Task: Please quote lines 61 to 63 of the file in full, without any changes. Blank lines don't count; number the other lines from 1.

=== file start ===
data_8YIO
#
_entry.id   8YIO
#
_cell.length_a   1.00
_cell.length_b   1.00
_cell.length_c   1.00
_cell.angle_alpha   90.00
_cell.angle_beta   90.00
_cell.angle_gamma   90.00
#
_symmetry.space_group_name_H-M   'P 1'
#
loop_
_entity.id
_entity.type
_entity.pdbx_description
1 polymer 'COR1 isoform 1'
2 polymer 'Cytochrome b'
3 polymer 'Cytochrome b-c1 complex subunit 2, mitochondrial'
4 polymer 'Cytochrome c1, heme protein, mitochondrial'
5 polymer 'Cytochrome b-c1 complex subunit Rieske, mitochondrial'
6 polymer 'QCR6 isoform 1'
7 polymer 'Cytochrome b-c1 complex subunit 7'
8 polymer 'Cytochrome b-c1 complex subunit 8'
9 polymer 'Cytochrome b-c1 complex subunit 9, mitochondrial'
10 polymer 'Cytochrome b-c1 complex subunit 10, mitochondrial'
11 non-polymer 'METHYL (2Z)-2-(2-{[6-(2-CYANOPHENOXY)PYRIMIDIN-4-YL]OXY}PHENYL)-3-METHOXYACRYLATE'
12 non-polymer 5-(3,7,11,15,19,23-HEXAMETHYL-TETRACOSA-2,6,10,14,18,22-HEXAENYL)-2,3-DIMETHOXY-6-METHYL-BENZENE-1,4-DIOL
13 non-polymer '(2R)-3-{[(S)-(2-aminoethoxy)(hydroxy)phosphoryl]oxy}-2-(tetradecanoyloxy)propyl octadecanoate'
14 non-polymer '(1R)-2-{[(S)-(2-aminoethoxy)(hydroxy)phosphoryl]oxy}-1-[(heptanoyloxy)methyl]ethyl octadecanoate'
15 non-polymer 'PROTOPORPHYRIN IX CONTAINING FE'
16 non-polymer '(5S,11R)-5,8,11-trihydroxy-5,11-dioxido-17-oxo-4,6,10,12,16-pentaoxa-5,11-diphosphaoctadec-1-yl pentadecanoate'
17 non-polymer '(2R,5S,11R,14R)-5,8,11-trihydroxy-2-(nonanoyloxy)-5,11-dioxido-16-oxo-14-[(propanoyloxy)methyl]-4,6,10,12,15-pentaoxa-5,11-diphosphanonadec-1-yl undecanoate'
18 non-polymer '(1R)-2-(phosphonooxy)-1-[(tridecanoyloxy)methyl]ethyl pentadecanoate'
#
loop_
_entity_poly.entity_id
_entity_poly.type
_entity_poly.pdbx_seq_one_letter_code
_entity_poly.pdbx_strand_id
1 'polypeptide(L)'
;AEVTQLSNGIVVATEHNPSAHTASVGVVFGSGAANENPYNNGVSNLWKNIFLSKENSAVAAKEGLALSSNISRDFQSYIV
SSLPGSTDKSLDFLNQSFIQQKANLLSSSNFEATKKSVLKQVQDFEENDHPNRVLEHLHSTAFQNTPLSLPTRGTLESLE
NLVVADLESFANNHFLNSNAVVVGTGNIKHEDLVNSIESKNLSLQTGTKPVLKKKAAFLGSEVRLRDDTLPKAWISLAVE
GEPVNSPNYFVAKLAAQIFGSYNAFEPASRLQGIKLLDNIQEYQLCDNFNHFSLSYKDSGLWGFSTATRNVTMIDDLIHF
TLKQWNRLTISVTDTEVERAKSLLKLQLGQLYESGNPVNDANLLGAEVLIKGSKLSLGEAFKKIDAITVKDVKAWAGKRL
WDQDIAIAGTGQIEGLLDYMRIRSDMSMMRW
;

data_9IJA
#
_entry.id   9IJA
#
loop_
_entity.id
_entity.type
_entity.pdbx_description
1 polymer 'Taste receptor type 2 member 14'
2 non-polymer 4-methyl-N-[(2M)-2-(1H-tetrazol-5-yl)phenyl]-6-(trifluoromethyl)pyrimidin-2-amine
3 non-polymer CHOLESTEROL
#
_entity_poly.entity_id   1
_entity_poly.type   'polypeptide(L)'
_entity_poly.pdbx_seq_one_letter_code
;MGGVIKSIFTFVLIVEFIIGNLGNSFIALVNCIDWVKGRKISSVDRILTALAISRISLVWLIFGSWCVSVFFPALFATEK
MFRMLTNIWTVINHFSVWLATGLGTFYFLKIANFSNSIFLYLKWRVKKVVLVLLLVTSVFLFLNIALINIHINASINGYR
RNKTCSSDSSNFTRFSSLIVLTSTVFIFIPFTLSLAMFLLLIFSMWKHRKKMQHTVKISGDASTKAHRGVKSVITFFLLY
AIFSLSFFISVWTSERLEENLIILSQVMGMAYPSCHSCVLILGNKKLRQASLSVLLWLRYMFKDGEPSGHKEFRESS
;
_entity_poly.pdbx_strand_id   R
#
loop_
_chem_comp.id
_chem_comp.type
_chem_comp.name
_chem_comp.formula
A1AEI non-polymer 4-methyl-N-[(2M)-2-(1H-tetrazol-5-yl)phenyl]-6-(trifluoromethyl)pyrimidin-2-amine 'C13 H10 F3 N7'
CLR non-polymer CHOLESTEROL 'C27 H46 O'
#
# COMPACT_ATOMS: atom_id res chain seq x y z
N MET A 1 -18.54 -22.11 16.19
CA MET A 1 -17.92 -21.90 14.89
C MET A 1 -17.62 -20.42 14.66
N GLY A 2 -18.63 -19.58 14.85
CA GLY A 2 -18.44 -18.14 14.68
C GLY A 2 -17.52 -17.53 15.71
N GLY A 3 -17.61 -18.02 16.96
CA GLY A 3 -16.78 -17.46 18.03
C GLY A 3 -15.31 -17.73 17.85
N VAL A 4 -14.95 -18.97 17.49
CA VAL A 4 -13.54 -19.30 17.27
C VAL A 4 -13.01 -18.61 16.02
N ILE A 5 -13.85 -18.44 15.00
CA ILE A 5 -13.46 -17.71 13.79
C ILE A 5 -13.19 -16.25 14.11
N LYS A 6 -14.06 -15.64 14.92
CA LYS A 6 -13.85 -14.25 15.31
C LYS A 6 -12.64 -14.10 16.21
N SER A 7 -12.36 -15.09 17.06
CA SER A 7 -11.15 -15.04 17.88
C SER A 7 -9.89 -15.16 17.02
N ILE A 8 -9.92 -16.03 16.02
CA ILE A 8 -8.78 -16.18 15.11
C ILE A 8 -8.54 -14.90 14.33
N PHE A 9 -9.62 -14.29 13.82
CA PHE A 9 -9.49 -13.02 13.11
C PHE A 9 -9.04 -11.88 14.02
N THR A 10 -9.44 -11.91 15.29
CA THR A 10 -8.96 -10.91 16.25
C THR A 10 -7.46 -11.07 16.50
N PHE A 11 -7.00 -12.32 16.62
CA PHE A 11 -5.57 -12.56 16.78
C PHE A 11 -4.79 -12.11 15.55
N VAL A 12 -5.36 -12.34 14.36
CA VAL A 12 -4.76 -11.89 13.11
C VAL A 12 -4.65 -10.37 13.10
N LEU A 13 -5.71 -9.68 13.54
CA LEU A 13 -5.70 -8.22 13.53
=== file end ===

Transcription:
#
_entity_poly.entity_id   1
_entity_poly.type   'polypeptide(L)'